Chris Carpenter first pitched in the major leagues in 1997, the year before Mark McGwire and Sammy Sosa hit 328 home runs. He was only 22, and went 3-7 with a 5.10 ERA for the Blue Jays. The next season, Carpenter found himself as a major leaguer, and from there we can divide his career, perhaps uniquely, into six different phases ...
Of course I'm just projecting that last line, since we don't know that Carpenter won't pitch in 2013. But considering that he's reportedly considering retirement, it seems likely.
Let's look at those six phases in a somewhat more prosaic way:
2002-2003: SLAP tear of labrum
2007-2008: Tommy John surgery
2012-2013: Thoracic Outlet Syndrome
Shoulder. Elbow. Something You Never Heard of Before. The triple play of pitcher injuries, and now it seems a minor Miracle that Carpenter somehow managed to win 144 games.
Of course, the truth is that it's a minor Miracle when any pitcher stays healthy enough to win 144 games. Earlier today, I linked to Tom Verducci's annual article about pitchers who might (or might not) get hurt. I thought this part was interesting:
Not long ago an aunt and uncle gave me a worn department store gift box filled with newspaper clips about my late father, Tony Verducci, a highly successful football and baseball coach at Seton Hall Prep in New Jersey. Buried in the pile of yellowed newsprint was a 1973 column by Lloyd S. Glicken of the Newark Star-Ledger that bore news for me. Glicken wrote that my father, on the advice of the late Mets manager Gil Hodges, limited his pitchers to a maximum of 90 pitches, and in fact the previous season had removed a pitcher with a no-hitter after four innings because of the pitch count.
"Gil, who married my cousin, told me it was a good idea for young pitchers," my father said in the column. "It saves their arms. They do it in the minors to keep a young pitcher from throwing too much."
I was shocked. I never knew this: my father was implementing strict pitch counts with his pitchers 40 years ago. That season, his fifth, he won his 100th game, improving his record to 100-29.
Hodges had died the previous year, 1972, at age 47. Not only a great first baseman for the Brooklyn Dodgers and the manager of the 1969 New York Mets, Hodges also was an innovator in developing young pitchers. With his pitching coach, Rube Walker, Hodges helped popularize the five-man rotation. He joined a Mets organization in 1968 loaded with young arms and set the foundation for nearly all of them to enjoy long, healthy careers; Tom Seaver, Jerry Koosman, Nolan Ryan, Dick Selma, Jim McAndrew, Jim Bibby, Gary Gentry, Rich Folkers, Jon Matlack, Tug McGraw and Steve Renko all were between 18 and 24 years old when Hodges arrived. Their longevity is a testament to how they were developed in the Mets system.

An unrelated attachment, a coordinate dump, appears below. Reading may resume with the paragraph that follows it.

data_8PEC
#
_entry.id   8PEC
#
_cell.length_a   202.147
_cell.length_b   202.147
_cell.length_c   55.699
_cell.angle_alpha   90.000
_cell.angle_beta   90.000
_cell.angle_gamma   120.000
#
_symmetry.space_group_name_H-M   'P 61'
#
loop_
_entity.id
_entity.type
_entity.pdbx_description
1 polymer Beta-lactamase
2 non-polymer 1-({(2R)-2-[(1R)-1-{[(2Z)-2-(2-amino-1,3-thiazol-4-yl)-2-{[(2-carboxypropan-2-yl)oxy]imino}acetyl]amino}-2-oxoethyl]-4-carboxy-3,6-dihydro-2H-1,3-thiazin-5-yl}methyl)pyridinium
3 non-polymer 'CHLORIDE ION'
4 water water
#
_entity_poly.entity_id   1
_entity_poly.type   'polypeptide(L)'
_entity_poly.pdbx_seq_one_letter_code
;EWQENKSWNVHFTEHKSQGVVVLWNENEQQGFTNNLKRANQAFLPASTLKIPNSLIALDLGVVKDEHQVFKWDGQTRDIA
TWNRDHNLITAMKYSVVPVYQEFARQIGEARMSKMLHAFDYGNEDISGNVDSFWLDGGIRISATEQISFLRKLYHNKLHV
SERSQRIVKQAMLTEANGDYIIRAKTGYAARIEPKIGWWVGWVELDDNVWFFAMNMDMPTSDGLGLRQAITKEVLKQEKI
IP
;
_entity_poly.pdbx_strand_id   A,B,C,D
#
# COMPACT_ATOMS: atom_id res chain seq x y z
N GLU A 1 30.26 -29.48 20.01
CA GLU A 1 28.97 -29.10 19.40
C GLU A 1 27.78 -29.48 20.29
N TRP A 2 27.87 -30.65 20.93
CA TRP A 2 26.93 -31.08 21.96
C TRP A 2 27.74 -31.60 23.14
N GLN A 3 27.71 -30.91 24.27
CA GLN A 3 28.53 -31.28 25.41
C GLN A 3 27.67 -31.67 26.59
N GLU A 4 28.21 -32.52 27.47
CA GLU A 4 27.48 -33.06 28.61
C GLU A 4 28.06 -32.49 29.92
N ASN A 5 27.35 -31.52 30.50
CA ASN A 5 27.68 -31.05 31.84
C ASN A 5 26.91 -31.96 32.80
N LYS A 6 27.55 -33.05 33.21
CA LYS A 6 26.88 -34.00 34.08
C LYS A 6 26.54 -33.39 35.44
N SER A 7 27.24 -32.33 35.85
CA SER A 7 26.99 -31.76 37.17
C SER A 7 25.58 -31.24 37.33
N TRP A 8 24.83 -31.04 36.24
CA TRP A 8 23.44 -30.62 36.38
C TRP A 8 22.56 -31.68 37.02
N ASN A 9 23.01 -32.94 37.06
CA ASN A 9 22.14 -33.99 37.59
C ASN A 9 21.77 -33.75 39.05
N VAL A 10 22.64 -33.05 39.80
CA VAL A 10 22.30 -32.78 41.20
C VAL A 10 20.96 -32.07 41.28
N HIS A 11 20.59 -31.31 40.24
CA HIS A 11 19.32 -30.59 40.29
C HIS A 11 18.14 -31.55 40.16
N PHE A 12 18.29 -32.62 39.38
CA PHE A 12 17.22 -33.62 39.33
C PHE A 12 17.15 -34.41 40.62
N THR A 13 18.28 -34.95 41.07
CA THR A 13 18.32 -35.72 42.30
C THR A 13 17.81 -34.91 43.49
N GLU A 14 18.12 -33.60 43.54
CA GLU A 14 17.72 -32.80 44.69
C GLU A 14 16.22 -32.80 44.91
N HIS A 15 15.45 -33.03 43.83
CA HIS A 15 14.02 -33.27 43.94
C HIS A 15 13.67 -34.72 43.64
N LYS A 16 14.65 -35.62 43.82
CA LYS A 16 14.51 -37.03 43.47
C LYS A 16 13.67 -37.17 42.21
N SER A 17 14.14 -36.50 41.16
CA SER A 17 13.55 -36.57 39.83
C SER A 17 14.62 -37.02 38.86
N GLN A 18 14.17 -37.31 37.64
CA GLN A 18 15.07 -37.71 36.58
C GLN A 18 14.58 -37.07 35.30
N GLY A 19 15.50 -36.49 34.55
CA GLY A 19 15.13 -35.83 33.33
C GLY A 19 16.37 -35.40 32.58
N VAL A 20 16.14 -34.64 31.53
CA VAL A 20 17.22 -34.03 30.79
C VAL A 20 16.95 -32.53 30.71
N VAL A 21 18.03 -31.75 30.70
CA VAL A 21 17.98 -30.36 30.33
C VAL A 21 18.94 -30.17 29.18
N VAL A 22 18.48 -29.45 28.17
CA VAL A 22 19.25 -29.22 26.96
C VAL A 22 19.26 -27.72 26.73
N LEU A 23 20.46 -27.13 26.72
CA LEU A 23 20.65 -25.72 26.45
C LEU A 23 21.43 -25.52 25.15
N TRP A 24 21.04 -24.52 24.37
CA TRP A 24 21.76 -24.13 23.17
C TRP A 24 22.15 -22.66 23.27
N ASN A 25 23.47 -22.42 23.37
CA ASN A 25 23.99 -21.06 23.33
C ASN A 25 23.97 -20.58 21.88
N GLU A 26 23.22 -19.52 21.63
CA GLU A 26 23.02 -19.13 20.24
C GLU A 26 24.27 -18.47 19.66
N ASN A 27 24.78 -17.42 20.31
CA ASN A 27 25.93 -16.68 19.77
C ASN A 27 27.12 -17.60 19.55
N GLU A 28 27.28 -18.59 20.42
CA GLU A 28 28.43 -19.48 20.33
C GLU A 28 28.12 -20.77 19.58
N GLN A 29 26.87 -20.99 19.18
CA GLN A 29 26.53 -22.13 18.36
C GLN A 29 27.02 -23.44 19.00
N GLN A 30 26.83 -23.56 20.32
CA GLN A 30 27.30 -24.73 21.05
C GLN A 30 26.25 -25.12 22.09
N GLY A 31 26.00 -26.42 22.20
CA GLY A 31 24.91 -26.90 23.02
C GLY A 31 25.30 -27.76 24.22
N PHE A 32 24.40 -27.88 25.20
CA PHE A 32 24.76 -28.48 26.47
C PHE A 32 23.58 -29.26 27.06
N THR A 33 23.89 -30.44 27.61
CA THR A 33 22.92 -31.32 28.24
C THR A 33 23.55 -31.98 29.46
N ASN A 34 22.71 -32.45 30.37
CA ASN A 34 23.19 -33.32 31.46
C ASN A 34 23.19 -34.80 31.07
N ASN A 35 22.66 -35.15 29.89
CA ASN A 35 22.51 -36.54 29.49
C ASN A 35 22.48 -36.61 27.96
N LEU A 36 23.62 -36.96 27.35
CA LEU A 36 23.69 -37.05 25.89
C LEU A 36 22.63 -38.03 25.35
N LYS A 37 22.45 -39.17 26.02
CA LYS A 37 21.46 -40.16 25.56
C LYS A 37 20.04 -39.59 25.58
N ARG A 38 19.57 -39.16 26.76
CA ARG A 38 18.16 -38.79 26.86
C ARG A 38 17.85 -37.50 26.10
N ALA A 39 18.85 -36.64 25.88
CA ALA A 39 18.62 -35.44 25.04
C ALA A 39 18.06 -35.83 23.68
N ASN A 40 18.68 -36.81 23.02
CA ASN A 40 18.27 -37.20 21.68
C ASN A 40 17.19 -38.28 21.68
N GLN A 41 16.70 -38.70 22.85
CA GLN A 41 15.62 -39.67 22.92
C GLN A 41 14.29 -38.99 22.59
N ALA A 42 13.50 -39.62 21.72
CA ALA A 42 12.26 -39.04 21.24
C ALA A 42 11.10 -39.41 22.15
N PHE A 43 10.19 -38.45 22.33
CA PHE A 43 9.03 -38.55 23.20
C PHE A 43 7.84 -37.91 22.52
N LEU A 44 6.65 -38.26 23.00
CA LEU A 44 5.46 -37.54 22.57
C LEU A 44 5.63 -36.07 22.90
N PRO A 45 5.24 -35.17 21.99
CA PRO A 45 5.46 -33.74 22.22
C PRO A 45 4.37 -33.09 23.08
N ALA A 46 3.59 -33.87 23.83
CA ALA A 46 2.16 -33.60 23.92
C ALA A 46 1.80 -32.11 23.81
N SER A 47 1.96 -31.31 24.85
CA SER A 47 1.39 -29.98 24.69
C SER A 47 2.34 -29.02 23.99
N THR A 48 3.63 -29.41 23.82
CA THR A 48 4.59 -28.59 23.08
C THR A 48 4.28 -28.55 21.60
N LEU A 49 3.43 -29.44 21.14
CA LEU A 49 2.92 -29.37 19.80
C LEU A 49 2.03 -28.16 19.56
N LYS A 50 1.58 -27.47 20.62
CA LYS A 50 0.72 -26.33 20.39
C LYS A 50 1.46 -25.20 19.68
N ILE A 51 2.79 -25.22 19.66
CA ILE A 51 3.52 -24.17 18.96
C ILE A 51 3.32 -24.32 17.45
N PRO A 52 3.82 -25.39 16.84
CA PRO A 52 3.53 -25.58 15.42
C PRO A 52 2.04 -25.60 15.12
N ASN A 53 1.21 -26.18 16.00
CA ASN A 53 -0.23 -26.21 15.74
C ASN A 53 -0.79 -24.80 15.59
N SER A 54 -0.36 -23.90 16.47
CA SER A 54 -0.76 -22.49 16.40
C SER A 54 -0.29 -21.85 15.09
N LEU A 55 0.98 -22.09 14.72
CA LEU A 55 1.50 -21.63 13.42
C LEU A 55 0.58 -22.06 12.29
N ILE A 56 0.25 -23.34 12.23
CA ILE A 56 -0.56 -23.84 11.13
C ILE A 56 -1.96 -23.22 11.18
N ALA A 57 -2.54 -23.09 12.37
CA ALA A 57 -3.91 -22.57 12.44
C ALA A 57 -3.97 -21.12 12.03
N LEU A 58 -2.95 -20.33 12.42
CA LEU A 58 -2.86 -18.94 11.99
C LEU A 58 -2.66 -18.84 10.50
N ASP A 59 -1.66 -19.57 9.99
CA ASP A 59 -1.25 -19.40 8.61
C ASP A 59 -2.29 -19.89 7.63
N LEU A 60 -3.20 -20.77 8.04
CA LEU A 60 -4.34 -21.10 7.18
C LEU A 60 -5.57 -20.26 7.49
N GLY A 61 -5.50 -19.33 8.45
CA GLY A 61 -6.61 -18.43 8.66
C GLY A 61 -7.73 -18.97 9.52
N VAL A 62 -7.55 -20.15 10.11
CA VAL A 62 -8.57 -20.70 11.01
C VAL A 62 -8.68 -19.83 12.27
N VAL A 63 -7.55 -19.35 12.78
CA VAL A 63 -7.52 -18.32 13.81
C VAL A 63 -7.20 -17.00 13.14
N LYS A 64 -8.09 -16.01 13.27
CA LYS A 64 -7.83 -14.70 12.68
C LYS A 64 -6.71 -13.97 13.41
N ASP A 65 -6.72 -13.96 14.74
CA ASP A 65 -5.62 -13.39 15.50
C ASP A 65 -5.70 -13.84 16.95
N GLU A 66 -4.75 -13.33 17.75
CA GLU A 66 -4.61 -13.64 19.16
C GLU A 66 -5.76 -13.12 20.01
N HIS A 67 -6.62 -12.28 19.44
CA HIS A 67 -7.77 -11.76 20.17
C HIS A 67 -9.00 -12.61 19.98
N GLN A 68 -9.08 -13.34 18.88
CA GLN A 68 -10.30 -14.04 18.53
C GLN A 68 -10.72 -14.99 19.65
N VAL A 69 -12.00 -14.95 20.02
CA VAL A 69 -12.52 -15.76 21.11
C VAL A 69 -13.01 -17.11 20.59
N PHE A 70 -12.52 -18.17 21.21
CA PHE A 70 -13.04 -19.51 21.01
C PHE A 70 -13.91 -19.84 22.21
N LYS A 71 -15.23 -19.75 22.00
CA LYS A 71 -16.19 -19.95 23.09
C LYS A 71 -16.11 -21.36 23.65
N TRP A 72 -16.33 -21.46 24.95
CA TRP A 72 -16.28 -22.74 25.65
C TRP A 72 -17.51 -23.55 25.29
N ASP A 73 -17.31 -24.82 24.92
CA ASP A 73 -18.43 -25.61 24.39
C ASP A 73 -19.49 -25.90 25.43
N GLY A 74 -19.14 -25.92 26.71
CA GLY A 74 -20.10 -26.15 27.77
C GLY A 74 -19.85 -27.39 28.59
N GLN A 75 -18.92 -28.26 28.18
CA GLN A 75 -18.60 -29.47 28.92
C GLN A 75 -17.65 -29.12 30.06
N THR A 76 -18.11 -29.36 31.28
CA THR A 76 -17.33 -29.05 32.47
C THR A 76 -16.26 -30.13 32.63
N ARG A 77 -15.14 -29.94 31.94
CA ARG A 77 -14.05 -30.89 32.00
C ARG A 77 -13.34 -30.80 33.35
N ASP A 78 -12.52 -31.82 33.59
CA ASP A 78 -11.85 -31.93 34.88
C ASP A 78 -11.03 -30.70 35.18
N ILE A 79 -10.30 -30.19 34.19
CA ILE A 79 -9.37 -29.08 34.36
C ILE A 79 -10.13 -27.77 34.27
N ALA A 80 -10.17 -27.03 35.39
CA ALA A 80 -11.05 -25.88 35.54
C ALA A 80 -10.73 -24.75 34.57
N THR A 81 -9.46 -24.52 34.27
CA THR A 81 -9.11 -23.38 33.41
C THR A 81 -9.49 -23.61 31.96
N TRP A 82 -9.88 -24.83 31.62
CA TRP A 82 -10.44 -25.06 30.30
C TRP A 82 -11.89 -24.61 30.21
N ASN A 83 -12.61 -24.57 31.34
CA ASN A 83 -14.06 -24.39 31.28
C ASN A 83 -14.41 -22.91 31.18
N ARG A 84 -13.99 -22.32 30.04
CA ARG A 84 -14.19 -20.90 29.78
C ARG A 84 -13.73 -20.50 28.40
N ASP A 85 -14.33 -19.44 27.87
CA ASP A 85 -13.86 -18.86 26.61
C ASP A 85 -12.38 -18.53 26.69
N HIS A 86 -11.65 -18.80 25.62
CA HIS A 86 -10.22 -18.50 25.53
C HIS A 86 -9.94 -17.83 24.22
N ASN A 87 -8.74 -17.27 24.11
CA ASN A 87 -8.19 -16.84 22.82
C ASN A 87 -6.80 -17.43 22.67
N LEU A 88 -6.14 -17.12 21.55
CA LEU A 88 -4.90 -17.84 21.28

We can all come up with our definitions of "long, healthy career" ... but would you like to guess how many of those dozen pitchers with "long, healthy careers" won 144 games?
Seaver and Ryan are Hall of Famers, and Koosman won 222 games. None of the other guys won more than 134 games. Dick Selma went 42-54. Jim McAndrew went 37-53. Gary Gentry went 46-49. Rich Folkers went 19-23.
Chris Carpenter was born with an incredible amount of pitching talent. It's like that line in Bull Durham, about God reaching down and putting a lightning bolt in his arm when he was born. But God reaches down and puts lot of lightning bolts in a lot of arms. It takes a lot more than a lightning bolt to win 144 games.
It used to bother me when my favorite TV shows got canceled. Why didn't more people love Arrested Development? Eventually I realized how lucky I was, that Fox kept running such a low-rated show for as long as they did.
I don't mean to suggest that Chris Carpenter has been lucky. I don't know him well enough. But the great majority of pitchers born with his talents, both physical and mental, don't finish their careers with his professional accomplishments.
If this is the end for Chris Carpenter, we'll miss him. But we were lucky to have him for as long as we did.